After a string of mediocre movies, director Tim Burton regains his footing as he shifts from macabre fairy tales to southern tall tales. Big Fish
twines in and out of the oversized stories of Edward Bloom, played as a young man by Ewan McGregor and as a dying father by Albert Finney. Edward's son Will (Billy Crudup) sits by his father's bedside but has little patience with the old man's fables, because he feels these stories have kept him from knowing who his father really is. Burton dives into Bloom's imagination with zest, sending the determined young man into haunted woods, an idealised southern town, a travelling circus and much more. The result is sweet but--thanks to the director's dark and clever sensibility--never saccharine. The film also features Jessica Lange, Alison Lohman, Helena Bonham Carter, Danny DeVito and Steve Buscemi. --Bret Fetzer
Edward Bloom has always been a teller of tall-tales about his oversized life as a young man, when his wanderlust led him on an unlikely journey from a small-town in Alabama, around the world, and back again. His mythic exploits dart from the delightful to the delirious as he weaves epic tales about giants, blizzards, a witch and conjoined-twin lounge singers. With his larger-than-life stories, Bloom charms almost everyone he encounters except for his estranged son Will. When his mother, Sandra, tries to reunite them, Will must learn how to separate fact from fiction as he comes to terms with his fathers great feats and great failings.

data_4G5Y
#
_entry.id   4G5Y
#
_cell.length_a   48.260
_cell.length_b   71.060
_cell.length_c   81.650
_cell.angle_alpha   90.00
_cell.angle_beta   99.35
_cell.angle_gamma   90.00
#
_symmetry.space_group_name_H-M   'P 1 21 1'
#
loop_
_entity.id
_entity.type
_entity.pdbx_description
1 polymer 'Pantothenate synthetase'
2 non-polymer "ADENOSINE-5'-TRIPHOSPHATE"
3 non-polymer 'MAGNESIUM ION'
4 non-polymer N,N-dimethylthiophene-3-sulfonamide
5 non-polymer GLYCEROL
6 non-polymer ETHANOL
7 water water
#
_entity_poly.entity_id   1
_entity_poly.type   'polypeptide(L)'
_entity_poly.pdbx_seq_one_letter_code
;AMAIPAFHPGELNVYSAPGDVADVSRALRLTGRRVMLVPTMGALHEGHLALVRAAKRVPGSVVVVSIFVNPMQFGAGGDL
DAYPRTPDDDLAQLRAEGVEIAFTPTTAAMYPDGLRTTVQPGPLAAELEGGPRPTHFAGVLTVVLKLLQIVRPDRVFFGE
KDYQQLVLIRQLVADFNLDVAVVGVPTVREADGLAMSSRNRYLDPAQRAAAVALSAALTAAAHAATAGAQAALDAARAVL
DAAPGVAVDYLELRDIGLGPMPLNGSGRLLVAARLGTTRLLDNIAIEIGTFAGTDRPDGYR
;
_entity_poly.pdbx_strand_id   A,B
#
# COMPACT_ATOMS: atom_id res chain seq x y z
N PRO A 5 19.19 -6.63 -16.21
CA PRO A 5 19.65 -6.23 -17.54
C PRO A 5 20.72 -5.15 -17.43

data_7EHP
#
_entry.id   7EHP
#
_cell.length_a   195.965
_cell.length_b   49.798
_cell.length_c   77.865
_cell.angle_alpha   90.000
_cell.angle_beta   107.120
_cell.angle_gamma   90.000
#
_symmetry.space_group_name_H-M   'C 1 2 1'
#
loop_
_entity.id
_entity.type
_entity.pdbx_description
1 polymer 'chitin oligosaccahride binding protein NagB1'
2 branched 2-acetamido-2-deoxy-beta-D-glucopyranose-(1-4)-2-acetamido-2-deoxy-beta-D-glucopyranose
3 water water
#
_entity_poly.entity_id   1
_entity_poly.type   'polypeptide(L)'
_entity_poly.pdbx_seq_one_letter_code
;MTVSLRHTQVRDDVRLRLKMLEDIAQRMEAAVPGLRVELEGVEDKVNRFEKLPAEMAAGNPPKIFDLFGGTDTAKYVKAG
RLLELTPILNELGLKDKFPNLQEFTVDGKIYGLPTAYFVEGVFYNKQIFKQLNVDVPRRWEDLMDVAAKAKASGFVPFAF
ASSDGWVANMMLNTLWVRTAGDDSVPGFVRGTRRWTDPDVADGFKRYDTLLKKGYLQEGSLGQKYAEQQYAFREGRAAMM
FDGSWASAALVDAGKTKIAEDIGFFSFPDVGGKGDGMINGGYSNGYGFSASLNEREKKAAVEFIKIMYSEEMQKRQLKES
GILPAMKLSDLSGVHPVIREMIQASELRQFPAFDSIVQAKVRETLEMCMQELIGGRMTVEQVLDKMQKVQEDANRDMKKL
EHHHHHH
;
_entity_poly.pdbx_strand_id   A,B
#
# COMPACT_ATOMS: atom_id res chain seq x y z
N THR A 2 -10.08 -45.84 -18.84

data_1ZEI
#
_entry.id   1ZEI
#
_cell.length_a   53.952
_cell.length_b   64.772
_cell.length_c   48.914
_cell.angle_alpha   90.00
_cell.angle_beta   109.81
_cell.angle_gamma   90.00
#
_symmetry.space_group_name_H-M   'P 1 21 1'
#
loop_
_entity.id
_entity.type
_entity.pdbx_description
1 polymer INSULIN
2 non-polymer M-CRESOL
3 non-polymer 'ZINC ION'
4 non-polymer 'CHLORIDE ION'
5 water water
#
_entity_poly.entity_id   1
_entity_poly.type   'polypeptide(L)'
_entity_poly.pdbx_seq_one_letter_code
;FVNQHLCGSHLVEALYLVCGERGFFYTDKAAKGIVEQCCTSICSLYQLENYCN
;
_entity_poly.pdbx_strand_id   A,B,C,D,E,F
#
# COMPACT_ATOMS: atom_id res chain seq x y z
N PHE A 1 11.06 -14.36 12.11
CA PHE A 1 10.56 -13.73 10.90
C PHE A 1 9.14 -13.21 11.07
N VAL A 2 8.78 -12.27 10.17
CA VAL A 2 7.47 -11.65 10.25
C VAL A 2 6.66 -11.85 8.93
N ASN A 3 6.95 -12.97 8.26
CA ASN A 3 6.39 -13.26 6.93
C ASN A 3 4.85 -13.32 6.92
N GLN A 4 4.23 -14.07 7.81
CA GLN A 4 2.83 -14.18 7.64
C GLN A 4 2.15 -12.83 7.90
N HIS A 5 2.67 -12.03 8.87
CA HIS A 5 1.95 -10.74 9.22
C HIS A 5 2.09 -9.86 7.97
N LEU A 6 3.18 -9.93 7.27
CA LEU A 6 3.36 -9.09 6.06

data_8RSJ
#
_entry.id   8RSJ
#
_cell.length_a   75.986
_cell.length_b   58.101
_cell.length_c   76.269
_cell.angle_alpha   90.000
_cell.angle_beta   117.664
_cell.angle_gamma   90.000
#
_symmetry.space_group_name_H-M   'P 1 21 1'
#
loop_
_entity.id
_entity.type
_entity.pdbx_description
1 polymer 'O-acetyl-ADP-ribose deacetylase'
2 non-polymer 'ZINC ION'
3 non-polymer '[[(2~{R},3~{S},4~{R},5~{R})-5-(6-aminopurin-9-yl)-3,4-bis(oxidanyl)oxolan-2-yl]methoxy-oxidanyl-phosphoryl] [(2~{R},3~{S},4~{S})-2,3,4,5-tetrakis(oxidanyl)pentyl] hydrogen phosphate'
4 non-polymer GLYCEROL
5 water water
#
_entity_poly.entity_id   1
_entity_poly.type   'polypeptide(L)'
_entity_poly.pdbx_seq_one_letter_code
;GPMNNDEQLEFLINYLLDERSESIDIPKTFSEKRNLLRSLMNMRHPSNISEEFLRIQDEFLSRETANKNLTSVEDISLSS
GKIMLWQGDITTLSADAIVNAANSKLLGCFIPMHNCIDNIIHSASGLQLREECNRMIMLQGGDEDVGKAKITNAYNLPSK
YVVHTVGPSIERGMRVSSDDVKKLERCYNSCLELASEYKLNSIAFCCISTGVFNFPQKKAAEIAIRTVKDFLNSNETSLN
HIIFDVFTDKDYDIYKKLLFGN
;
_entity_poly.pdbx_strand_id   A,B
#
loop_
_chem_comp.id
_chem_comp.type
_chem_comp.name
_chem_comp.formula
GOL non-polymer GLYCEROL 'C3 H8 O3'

In Tim Burton's family film Big Fish, a wonderful storyteller named Edward Bloom (Albert Finney), who lives in a small town in Alabama, recounts tall tales of his wild worldly adventures. These are shown in flashback with Ewan McGregor playing the young Bloom. Wonderful special effects and vibrant colours that pop off the screen make this Burton film a much sunnier experience than his macabre gems Edward Scissorhands and Beetlejuice. Yet his signature quirky artistry is unmistakable, and the movie benefits from crisp production values and a loveable, bizarre cast of characters.
Told through a series of vignettes, Bloom's stories involve a witch, a giant, a haunted forest, and yes, a big fish. A self-described small-town hero, Bloom explains how he left home at 18 determined to experience anything and everything life could dish out. He worked for the circus, took on daring assignments as a WWII soldier, and rambled across the country as a zany travelling salesman. Utterly unbelievable yet magical and delightful, Bloom's stories just don't translate to his son Will (Billy Crudup) who wants to know his dad's "true" life story. But little by little--through increasingly outlandish tales at which Will cannot resist smirking--the two begin to understand each other, and Bloom weaves his stories into their genealogical fabric.